Nutrients essential for mitochondrial energy production include magnesium, CoQ10, Carnitine, and Ribose. Controlled trials have demonstrated that supplementing with either magnesium or Coenzyme Q10 can reduce the attack rate in migraine sufferers,17 just as they benefit CVD patients.1

Metabolic Optimizer™


The principle function of L-Carnitine is to facilitate the transport of long-chain fatty acids across the inner mitochondrial membrane to begin the cellular metabolic (energy production) process. L-Carnitine is the only carrier that can perform this function, thus its abundant presence is critical to life.

Coenzyme Q10

Coenzyme Q10 is a crucial component in the cellular energy production cycle. Research indicates that supplementation with CoQ10 plays a key role in promoting cardiovascular health, protecting DNA from free radical induced oxidative damage, and maintaining healthy energy levels.

Kaneka, the largest Japanese producer of CoQ10 has patented Ubiquinol, a novel form of coenzyme Q10 that increases human blood levels up to 8-times more efficiently than expensive, higher-absorption CoQ10 products offered by commercial companies, and potentially 10 times more effectively than standard CoQ10.


Ribose is a simple 5-carbon sugar that occurs naturally throughout the body. It is made from glucose, but in stressed cells, glucose is preferentially metabolized for energy turnover rather than ribose synthesis. Supplementation with Metabolic Optimizer™ - Ribose builds ATP in heart and muscle, providing healthy levels of cardiac energy needed to maintain normal heart function. Ribose does not add to glycemic load.

When cells are depleted of oxygen, large amounts of ATP, the body's primary energy-carrying molecule, can be depleted in heart and skeletal muscles. D-Ribose is used by the body to synthesize nucleotides, ATP, nucleic acids, and glycogen and thus replenish energy in the cells.

Acetyl L-Carnitine

Acetyl L-Carnitine (ALCAR) is an amino acid-like compound which plays a key role in the transport of fatty acids from inside the cell through the mitochondrial membrane to the mitochondria for beta-oxidation. This is a crucial step for energy production. ALCAR controls the metabolism of sugars, lipids and amino acids, thus playing a pivotal role in cellular energy and turn over of cell membranes and proteins.

Alpha-Lipoic Acid

Alpha Lipoic Acid (ALA) is a powerful fat and water-soluble antioxidant. ALA directly recycles vitamin C and indirectly recycles vitamin E, providing additional antioxidant protection. It is an important component in the energy production process within cells.

Alpha-Lipoic Acid limits and reduces the excess free radicals, which cause free radical damage initiated as a byproduct of energy production in the mitochondria. ALA acts similarly to the function of a catalytic converter on a car, minimizing the long-term damage to the cellular environment.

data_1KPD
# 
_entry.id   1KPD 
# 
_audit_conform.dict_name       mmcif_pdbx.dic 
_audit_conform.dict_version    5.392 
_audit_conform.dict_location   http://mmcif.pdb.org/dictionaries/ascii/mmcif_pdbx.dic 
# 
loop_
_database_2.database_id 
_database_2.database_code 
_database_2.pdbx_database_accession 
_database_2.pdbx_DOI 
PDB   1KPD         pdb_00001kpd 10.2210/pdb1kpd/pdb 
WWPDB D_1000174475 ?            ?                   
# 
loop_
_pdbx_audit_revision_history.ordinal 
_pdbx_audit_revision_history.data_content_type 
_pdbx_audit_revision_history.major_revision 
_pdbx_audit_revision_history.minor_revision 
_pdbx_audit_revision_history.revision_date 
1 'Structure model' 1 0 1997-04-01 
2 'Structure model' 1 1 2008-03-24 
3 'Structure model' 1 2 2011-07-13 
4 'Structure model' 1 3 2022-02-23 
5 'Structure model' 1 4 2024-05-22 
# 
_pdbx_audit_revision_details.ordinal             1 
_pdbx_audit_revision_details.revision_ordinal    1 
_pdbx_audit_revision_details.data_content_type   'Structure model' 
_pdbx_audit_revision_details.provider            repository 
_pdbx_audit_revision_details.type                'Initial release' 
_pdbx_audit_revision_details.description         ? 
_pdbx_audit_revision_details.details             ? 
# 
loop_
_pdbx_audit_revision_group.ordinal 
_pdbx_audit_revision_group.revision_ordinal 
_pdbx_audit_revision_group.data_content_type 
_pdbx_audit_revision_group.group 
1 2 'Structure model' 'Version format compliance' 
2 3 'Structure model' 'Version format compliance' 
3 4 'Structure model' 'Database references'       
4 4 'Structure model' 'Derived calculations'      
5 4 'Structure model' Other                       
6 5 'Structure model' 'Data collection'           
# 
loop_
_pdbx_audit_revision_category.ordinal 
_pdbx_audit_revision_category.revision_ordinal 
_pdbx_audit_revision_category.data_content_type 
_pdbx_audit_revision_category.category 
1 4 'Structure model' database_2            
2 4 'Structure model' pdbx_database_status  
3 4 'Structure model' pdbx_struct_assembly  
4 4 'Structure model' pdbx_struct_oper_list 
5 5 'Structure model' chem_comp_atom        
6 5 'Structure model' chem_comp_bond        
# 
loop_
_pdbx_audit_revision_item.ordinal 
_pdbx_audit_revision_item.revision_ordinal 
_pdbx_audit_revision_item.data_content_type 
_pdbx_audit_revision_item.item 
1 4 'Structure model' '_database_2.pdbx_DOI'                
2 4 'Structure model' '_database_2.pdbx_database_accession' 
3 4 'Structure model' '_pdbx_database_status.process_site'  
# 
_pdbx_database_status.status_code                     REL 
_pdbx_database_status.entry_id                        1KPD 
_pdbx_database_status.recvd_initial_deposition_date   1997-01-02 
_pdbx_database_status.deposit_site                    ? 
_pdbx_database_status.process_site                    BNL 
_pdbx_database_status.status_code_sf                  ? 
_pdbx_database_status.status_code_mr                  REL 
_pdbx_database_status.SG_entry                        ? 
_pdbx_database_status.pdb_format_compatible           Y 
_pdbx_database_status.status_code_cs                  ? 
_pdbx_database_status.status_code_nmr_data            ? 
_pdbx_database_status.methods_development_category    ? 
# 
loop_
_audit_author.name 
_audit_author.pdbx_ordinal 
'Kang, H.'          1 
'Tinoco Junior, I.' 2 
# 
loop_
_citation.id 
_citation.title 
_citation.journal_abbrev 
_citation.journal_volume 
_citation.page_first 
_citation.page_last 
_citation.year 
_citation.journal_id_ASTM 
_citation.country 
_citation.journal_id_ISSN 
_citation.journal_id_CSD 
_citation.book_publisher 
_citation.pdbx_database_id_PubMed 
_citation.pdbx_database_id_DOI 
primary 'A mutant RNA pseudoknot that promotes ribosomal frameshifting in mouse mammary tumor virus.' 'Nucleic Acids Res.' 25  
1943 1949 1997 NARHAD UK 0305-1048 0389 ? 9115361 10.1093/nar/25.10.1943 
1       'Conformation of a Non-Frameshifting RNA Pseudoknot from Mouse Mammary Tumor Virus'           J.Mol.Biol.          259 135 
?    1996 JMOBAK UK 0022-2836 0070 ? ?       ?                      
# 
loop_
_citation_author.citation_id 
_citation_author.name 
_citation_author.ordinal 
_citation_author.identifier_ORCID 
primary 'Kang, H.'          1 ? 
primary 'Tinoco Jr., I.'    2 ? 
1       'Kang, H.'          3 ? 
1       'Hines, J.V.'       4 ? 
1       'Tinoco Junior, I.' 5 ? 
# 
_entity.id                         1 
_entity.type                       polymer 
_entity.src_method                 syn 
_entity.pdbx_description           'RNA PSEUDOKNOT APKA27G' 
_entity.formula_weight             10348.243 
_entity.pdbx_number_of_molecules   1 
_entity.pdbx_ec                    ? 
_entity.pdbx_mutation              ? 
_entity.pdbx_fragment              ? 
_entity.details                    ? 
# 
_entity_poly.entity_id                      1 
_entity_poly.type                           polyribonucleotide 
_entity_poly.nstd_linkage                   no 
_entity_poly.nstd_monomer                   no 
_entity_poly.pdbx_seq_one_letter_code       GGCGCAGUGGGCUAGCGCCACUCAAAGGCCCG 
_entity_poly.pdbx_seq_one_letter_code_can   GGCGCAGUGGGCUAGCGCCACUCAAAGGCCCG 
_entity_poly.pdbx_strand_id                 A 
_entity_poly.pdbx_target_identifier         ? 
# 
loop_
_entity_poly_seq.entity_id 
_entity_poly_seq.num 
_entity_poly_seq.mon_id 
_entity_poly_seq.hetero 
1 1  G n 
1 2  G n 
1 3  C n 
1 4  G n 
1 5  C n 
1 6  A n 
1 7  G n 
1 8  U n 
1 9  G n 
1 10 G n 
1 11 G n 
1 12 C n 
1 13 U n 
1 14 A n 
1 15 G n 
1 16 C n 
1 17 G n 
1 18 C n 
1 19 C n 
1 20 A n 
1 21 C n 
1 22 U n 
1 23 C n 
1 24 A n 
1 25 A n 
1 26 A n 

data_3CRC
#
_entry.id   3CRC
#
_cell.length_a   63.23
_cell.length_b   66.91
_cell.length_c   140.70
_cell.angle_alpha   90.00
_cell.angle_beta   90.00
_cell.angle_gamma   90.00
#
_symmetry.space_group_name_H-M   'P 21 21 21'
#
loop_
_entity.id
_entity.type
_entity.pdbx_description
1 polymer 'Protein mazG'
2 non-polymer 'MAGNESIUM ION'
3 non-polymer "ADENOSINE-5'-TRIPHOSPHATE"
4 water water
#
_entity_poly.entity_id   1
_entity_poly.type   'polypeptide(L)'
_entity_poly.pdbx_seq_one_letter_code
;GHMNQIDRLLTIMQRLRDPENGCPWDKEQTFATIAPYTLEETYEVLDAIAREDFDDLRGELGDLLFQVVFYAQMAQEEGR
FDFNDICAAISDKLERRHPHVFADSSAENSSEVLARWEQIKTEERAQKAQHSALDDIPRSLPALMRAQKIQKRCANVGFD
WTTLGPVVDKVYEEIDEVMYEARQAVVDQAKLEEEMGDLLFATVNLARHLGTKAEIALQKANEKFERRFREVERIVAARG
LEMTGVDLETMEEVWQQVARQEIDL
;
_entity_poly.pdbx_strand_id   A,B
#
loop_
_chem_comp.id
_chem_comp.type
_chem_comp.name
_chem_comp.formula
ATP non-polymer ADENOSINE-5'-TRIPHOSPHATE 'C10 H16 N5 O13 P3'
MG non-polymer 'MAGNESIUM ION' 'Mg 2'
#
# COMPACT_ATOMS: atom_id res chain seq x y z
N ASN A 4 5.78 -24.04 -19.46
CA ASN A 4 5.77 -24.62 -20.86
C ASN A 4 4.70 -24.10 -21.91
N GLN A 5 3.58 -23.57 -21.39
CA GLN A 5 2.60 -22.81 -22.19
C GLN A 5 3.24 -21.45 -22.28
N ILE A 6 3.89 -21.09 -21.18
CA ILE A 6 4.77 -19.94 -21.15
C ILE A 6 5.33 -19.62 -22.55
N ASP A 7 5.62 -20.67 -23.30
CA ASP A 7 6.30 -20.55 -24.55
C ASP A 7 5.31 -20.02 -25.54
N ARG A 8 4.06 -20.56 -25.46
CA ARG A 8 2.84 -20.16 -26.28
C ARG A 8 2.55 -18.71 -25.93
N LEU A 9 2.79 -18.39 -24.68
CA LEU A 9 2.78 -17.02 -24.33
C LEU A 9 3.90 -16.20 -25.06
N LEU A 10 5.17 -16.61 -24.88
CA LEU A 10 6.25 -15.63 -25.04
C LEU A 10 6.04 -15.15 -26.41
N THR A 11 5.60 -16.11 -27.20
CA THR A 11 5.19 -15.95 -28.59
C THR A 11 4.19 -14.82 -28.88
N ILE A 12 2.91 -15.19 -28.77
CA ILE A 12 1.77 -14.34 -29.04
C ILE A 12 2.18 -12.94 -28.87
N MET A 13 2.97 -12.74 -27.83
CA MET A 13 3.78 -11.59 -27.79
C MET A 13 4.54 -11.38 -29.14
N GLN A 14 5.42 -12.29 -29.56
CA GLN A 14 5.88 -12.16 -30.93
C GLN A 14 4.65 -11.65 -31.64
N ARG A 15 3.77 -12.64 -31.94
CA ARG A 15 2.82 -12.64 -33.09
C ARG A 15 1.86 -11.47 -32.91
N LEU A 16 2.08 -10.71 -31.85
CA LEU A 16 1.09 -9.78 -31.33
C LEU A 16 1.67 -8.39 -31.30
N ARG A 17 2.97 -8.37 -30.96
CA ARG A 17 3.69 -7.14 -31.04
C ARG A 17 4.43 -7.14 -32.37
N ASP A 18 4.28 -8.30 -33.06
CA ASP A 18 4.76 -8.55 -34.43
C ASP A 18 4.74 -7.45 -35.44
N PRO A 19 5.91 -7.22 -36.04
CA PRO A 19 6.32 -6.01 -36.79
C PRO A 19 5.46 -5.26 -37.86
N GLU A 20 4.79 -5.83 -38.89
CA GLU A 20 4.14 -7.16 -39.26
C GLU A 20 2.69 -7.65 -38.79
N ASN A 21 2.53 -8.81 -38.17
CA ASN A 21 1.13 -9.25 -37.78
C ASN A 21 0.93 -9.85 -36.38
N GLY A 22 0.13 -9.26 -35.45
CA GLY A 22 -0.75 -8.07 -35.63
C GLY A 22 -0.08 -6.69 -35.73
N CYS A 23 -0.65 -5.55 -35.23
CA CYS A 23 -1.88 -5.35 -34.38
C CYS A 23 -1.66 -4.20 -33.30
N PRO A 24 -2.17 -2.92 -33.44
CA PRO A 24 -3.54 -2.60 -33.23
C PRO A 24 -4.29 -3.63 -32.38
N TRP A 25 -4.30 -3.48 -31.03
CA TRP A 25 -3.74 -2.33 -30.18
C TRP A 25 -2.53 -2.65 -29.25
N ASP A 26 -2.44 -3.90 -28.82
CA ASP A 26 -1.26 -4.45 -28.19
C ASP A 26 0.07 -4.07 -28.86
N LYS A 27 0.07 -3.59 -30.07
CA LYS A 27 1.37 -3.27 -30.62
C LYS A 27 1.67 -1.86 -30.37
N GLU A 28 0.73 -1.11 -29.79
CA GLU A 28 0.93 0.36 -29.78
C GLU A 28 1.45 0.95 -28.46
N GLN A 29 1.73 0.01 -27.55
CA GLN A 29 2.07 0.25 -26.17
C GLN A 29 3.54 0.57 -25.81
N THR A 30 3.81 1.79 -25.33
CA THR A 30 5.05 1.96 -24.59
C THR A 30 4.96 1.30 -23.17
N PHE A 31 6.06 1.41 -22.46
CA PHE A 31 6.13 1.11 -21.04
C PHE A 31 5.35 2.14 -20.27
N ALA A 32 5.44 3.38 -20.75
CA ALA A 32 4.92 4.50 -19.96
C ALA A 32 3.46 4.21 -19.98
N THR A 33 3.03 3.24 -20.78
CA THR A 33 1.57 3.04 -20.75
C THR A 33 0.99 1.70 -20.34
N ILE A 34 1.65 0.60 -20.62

6. Downey M; Triage theory offers a new look at aging: an interview with Bruce Ames, Ph.D. NFM 2007 Jan; p56.

7. Liu J, Atamna H, Kuratsune H, Ames BN. Delaying brain mitochondrial decay and aging with mitochondrial antioxidants and metabolites. Ann N Y Acad Sci. 2002 Apr;959:133-66.

8. Singh RB, et al. Randomized, double-blind, placebo-controlled trial of coenzyme CoQ10 in patients with end-stage renal failure. J Nutr Environ Med 2003;13:13-22.

9. Greco M, Villani G, Mazzucchelli F, Bresolin N, Papa S, Attardi G. Marked aging-related decline in efficiency of oxidative phosphorylation in human skin fibroblasts. FASEB J. 2003 Sep;17(12):1706-8.

10. Blatt T, Lenz H, Kpoop U, et al. Stimulation of skin's energy metabolism provides multiple benefits for mature human skin. Biofactors. 2005;25(1-4):179-85.

11. Passi S, De PO, Puddu P, Littarru GP. Lipophilic antioxidants in human sebum and aging. Free Radic Res. 2002 Apr;36(4):471-7.

12. Micronutrients prevent cancer and delay aging. Bruce Ames, Ph.D. Toxicol Lett. 1998 Dec 28;102-103:5-18.

13. Ames BN, Shigenaga MK, Hagen TM. Mitochondrial decay in aging. Biochim Biophys Acta. 1271(1): 165-170, 1995.

14. Lamson DW, Plaza SM. Mitochondrial factors in the pathogenesis of diabetes: a hypothesis for treatment. Altern Med Rev. 2002 Apr;7(2):94-111.

15. K Maresh CM, et al. Dietary supplementation and improved anaerobic performance. Int J Sport Nutri, 4(4):387-397, 1994.

16. Bonnet S, Archer SL, Allalunis-Turner J, Haromy A, Beaulieu C, Thompson R, Lee CT, Lopaschuk GD, Puttagunta L, Bonnet S, Harry G, Hashimoto K, Porter CJ, Andrade MA, Thebaud B, Michelakis ED. A mitochondria-K+ channel axis is suppressed in cancer and its normalization promotes apoptosis and inhibits cancer growth. Cancer Cell. 2007 Jan;11(1):37-51.

17. Sandor PS, et al. Efficacy of coenzyme Q10 in migraine prophylaxis: a randomized controlled trial. Neurology 2005;64:713-715.

18. American Heart Association Scientific Sessions; Chicago, Illinois, USA: 12–15 November 2006.